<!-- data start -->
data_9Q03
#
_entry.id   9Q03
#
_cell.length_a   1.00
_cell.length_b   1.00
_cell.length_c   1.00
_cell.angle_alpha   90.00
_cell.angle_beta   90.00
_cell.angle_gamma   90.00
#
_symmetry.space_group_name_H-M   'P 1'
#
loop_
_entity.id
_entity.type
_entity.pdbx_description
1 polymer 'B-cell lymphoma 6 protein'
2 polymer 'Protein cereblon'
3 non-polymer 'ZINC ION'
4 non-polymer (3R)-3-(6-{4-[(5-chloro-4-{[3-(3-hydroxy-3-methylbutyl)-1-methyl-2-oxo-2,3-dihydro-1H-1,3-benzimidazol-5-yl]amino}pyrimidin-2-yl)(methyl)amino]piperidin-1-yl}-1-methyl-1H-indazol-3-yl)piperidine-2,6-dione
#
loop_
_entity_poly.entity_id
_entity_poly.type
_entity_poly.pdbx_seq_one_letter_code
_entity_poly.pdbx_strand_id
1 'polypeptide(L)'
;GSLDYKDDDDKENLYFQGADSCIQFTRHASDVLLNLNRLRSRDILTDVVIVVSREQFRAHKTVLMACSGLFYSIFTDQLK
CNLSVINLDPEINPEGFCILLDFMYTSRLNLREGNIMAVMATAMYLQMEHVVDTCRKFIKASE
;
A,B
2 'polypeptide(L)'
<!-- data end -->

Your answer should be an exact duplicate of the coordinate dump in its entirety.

data_9Q03
#
_entry.id   9Q03
#
_cell.length_a   1.00
_cell.length_b   1.00
_cell.length_c   1.00
_cell.angle_alpha   90.00
_cell.angle_beta   90.00
_cell.angle_gamma   90.00
#
_symmetry.space_group_name_H-M   'P 1'
#
loop_
_entity.id
_entity.type
_entity.pdbx_description
1 polymer 'B-cell lymphoma 6 protein'
2 polymer 'Protein cereblon'
3 non-polymer 'ZINC ION'
4 non-polymer (3R)-3-(6-{4-[(5-chloro-4-{[3-(3-hydroxy-3-methylbutyl)-1-methyl-2-oxo-2,3-dihydro-1H-1,3-benzimidazol-5-yl]amino}pyrimidin-2-yl)(methyl)amino]piperidin-1-yl}-1-methyl-1H-indazol-3-yl)piperidine-2,6-dione
#
loop_
_entity_poly.entity_id
_entity_poly.type
_entity_poly.pdbx_seq_one_letter_code
_entity_poly.pdbx_strand_id
1 'polypeptide(L)'
;GSLDYKDDDDKENLYFQGADSCIQFTRHASDVLLNLNRLRSRDILTDVVIVVSREQFRAHKTVLMACSGLFYSIFTDQLK
CNLSVINLDPEINPEGFCILLDFMYTSRLNLREGNIMAVMATAMYLQMEHVVDTCRKFIKASE
;
A,B
2 'polypeptide(L)'